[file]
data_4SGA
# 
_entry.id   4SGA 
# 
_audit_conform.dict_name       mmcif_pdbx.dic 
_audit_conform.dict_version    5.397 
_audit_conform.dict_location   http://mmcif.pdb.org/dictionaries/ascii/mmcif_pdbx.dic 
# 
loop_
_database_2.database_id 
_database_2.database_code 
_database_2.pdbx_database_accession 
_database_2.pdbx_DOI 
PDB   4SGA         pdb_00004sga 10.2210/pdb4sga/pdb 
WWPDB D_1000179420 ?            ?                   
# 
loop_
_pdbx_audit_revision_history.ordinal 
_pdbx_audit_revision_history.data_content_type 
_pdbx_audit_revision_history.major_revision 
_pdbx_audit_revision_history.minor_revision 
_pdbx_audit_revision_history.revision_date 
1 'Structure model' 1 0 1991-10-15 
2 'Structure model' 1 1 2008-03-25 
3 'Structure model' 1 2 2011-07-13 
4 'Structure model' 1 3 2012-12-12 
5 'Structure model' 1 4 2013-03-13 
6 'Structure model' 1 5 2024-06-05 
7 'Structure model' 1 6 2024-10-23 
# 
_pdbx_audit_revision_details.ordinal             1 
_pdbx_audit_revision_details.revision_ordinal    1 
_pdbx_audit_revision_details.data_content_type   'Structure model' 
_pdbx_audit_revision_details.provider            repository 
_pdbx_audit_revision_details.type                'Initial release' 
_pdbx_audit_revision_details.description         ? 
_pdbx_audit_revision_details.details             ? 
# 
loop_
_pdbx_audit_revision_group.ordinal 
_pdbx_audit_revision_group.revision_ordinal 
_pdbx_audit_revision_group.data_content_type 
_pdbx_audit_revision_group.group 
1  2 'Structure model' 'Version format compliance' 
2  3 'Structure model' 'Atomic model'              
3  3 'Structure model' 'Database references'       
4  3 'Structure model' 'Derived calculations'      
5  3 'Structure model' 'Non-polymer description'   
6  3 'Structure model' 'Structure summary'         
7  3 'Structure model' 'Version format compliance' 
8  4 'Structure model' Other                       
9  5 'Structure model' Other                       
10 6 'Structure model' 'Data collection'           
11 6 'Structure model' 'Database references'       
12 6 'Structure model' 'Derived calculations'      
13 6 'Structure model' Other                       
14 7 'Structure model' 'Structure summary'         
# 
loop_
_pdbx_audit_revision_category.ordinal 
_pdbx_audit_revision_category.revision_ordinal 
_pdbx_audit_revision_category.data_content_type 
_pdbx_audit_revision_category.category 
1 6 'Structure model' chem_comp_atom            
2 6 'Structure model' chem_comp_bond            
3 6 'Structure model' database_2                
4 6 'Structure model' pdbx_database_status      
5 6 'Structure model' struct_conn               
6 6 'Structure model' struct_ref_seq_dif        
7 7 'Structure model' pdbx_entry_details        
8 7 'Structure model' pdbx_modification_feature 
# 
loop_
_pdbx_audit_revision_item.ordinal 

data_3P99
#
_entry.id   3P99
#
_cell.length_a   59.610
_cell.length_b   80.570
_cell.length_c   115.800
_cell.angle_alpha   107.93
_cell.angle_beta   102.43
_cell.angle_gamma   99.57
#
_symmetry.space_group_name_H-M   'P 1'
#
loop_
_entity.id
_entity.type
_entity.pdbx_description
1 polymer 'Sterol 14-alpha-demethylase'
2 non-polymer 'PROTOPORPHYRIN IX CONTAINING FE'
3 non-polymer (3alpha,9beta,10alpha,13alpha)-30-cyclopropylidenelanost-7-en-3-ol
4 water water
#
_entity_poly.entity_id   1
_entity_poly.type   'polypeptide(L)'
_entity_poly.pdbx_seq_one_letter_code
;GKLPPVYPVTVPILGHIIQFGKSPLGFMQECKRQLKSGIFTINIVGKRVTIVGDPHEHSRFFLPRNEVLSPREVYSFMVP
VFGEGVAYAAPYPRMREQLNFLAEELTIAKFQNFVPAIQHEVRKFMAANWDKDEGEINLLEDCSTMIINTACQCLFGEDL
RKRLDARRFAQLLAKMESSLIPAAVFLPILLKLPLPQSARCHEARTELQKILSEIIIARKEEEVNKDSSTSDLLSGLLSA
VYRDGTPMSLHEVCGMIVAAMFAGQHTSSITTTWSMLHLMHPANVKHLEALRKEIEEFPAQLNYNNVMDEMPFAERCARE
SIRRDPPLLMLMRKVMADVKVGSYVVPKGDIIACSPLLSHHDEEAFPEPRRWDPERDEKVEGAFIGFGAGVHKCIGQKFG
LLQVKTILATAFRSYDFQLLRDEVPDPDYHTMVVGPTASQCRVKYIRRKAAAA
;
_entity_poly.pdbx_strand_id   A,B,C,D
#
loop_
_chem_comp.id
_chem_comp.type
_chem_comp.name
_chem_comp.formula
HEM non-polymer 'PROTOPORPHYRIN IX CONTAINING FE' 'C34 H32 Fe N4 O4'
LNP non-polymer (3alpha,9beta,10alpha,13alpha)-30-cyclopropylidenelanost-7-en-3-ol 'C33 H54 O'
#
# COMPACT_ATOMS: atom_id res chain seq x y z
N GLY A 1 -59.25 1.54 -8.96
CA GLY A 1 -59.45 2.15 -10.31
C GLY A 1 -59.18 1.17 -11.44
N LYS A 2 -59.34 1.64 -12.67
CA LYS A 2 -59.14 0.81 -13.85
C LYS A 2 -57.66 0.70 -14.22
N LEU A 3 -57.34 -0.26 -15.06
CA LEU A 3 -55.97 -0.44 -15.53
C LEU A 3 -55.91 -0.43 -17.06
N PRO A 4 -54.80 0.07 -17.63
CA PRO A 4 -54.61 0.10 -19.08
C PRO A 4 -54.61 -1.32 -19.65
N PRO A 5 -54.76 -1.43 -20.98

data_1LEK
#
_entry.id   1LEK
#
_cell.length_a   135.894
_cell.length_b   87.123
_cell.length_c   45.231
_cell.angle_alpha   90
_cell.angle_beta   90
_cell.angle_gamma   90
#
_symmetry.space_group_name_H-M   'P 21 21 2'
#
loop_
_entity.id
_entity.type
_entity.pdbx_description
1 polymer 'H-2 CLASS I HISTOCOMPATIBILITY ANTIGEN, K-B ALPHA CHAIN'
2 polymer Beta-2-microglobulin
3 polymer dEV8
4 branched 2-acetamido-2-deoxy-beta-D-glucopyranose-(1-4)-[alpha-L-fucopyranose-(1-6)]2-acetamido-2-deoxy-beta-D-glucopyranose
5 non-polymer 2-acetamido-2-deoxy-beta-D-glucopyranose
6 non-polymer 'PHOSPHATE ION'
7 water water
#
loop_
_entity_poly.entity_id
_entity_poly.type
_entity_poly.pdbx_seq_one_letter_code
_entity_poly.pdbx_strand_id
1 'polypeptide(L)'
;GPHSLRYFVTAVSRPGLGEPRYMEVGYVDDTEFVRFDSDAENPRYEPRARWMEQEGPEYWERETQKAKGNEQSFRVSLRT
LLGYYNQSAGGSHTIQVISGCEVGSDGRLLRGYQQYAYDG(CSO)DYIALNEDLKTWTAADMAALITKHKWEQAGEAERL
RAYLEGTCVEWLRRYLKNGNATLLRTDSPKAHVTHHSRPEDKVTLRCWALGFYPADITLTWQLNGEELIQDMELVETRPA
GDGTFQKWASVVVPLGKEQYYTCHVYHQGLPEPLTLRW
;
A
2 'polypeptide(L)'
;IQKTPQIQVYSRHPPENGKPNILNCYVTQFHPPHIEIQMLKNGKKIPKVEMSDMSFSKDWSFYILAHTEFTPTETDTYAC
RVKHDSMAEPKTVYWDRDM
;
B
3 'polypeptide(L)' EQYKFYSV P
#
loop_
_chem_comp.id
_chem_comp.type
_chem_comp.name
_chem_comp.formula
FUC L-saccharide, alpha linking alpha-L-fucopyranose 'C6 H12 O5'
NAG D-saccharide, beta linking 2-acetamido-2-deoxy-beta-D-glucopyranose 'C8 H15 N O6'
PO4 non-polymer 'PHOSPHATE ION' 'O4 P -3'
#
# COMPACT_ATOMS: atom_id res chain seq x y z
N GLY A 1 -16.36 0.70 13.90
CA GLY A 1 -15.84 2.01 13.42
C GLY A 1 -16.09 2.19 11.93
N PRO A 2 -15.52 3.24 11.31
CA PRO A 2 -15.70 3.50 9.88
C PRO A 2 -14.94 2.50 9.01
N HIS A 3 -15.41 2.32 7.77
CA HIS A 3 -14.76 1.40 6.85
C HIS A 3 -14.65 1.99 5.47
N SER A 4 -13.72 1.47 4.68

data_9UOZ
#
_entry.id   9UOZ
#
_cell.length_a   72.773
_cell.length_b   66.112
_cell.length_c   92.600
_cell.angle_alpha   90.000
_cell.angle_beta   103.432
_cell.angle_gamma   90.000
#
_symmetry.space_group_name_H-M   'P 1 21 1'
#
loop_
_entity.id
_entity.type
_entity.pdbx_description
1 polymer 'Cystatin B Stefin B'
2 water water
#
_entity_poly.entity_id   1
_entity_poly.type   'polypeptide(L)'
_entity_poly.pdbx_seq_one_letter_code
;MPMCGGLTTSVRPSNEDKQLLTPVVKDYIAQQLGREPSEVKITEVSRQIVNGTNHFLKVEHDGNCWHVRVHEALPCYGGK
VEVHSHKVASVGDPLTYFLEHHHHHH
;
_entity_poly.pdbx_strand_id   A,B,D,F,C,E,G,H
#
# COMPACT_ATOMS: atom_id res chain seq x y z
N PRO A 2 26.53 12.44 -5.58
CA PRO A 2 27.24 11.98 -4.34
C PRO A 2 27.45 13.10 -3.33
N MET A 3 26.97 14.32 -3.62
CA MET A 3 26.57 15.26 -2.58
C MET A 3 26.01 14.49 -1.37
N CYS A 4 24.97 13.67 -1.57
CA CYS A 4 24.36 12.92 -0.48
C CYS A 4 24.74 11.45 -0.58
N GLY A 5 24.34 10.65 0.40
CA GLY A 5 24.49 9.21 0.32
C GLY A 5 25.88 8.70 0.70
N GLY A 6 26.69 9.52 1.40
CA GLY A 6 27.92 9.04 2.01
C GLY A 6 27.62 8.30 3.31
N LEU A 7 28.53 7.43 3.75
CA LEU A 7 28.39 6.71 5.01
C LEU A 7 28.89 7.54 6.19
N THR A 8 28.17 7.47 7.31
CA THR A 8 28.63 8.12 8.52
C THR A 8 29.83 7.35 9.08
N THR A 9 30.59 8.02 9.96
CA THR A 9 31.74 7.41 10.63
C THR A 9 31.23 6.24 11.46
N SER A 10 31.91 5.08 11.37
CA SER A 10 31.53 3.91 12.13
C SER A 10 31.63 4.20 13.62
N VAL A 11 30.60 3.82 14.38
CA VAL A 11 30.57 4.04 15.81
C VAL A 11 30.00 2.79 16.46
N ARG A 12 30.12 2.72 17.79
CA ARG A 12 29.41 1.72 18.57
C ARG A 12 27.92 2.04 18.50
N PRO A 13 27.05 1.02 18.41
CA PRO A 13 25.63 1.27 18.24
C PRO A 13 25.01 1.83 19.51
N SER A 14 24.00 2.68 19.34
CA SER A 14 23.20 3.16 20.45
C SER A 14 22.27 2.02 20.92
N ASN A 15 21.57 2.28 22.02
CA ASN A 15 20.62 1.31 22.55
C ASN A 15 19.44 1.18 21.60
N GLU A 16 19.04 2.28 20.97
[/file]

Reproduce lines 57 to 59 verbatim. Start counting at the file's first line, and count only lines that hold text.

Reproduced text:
14 7 'Structure model' 'Structure summary'         
# 
loop_